Which is more important: Partial DiffE or Complex Variables

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I am majoring in EE and have the option of taking either of these classes. I have to take Calc 1-3, Ordinary DiffE, and Linear Algebra. So after these classes is PDE or Complex Variables more useful to electrical engineers?
 

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  • #2
berkeman
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I'd say complex analysis, but I'm not sure what-all is covered in the PDE class. Can you post the syllabus of each?
 
  • #3
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Sure. Here they are:
Complex Variables:
Analytic functions, power series, residues and poles, conformal mapping, and applications.

Partial Differential Equations:
Classification of second order equations, characteristics, general theory of first order equations, Dirichlet problem for Laplace's equeation and Green's functions, eigenvalue problems, and variational methods.
 
  • #4
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Both of these classes have one different prerequisite. So whichever class I would take I would have to take the prereq for that class too. The pre req for Complex Variables is Calculus of Several Variables, and the pre req for PDE is Intermediate Differential Equations (ODE 2?). Here are the discriptions of those classes:

Calculus of Several Variables:
Differential and integral calculus of functions of several variables, vector anylasis, Stokes' Theorem, Green's Theorem and applications.

Intermediate Differential Equations:
Systems of differential equations, series, solutions, special functions, elementary partrial differential equations, Sturm-Liouville problems, stability and applications.
 
  • #5
berkeman
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The class listings help a lot. For an EE, the complex analysis track will be way more useful. The PDE track looks to have some fun stuff as well, but in EE you'll use complex analysis almost constantly, so getting extra background on it will be a big plus, IMO.
 
  • #6
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I'm not sure if they would introduce you to Fourier Transforms in PDE, if they did that would be useful in EE.

My first choice would be Complex variables, but if you could take both classes definately take them.
 
  • #7
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I would say complex variables for sure. That class would be VERY useful in your studies.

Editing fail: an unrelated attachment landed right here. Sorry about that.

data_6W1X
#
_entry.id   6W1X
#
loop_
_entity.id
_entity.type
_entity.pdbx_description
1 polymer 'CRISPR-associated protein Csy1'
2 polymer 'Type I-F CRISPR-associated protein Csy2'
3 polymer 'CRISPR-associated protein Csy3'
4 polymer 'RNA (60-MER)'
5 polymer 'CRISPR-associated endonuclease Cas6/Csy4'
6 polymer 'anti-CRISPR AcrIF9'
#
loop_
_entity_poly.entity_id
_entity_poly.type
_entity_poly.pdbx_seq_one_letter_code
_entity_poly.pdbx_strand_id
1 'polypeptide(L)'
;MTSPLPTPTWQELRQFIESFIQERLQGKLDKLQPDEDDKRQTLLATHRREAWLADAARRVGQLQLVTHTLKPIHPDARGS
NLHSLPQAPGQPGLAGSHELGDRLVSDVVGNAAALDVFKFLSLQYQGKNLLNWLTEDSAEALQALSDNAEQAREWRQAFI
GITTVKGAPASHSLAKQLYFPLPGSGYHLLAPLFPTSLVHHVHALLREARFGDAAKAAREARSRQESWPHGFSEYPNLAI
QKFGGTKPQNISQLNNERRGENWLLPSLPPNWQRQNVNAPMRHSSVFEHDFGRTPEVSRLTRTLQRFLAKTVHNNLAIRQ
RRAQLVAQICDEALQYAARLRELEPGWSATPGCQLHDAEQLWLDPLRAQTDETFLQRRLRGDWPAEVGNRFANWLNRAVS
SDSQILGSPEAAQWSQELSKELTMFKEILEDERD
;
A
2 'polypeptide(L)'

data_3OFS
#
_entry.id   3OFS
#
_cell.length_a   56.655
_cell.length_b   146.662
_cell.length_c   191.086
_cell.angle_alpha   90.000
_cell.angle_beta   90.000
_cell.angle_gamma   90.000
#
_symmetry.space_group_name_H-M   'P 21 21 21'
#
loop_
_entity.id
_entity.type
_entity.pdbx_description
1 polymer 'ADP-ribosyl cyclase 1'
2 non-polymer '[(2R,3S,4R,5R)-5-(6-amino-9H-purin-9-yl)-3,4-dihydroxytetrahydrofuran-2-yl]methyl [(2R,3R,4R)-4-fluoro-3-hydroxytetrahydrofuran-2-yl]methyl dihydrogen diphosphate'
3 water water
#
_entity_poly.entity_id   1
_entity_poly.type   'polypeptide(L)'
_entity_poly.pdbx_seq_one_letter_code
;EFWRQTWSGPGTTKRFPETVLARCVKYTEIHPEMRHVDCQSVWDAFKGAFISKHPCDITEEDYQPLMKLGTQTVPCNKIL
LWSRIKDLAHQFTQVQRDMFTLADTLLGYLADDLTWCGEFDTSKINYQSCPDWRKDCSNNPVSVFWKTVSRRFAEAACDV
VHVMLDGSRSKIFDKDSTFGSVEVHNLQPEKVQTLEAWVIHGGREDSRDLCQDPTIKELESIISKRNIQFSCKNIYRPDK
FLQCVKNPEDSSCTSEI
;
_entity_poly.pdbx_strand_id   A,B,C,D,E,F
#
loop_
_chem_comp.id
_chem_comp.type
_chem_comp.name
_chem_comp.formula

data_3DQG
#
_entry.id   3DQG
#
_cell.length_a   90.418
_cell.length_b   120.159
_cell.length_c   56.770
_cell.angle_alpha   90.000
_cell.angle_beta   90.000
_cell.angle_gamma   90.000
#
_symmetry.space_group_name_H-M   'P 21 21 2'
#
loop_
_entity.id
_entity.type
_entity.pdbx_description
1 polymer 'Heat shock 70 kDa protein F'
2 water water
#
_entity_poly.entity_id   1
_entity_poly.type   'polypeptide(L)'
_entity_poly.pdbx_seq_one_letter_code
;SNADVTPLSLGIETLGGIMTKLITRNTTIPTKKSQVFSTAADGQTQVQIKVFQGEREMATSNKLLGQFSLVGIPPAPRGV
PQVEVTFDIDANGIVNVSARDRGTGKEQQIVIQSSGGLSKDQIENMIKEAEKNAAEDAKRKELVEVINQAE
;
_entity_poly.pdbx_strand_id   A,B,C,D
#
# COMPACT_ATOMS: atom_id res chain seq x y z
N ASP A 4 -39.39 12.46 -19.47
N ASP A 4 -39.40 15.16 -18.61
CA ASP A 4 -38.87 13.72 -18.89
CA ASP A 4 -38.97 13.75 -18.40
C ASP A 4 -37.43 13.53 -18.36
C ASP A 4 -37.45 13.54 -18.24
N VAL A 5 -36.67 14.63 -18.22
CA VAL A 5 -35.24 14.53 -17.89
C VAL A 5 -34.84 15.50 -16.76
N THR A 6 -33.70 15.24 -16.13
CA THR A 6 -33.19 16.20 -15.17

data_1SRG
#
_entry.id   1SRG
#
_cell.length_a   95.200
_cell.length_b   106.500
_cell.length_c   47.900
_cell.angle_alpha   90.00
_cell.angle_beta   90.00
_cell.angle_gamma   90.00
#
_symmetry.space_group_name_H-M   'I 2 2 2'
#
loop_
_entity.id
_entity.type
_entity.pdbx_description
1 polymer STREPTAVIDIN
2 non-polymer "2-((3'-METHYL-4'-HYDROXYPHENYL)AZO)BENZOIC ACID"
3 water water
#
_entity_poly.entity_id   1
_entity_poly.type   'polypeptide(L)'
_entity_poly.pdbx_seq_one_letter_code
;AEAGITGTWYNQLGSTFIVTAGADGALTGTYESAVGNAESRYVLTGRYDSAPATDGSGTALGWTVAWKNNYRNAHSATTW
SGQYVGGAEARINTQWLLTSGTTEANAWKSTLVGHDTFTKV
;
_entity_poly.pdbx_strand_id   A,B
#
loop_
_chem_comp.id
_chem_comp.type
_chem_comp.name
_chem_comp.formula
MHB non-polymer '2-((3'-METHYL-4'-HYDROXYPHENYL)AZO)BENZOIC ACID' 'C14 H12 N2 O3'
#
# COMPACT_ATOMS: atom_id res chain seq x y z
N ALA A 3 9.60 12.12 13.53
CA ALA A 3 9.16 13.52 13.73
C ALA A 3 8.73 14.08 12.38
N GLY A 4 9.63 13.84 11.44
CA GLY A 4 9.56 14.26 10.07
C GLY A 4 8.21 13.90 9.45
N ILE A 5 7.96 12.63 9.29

Since I know the course schedule that you have planned out for yourself -- and correct me if I'm wrong, but you plan to take this class before you take your higher level engineering classes -- the complex variable class will be so incredibly useful it's not even funny.

The PDE would be a nice class to take, but you use complex variables a lot in your engineering courses -- linear systems, signals, controls, power, communications, etc. Very, very useful.
 
  • #8
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waht said:
I'm not sure if they would introduce you to Fourier Transforms in PDE, if they did that would be useful in EE.

He would most likely see the Fourier series in PDE – using it to derive the heat equation, I think. I don't believe they introduce the Fourier Transform, however. I have a friend who's doing mechanical engineering, and he just took his PDE class, and he told me that he learned the FS, but not the FT.

Then again, it could be different at his university. My friend’s class was dedicated to ME's, so they may have altered the standard curriculum a bit.
 
  • #9
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Thanks for the input everyone. Yes Maxwell, you are right. I will take this class before I take any of the upper level engineering courses.
Hey Maxwell, I was thinking about what you told me a few weeks ago when I told you my academic plan. You said that it would probably be most benificial if I were to minor in physics and math as oppose to computer science and math since I will probably specialize in photonics. So I checked out what I would need to take to minor in physics, and it turns out that I would only have to take a few extra classes, and they look very fun and usefull. I am now pretty sure that I am going to minor in math and applied physics now and drop the whole computer science thing all together. Thanks for the advice.
 
  • #10
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I know everyone here is saying complex variables, but I'd (tentatively) disagree. At my school, a lot of the complex math is taught inside the core EE courses, which almost makes complex variables seem redundant. I'd suggest that you look into whether your department is similar.
 
  • #11
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Good call Manchot. I will definetely do that.
 

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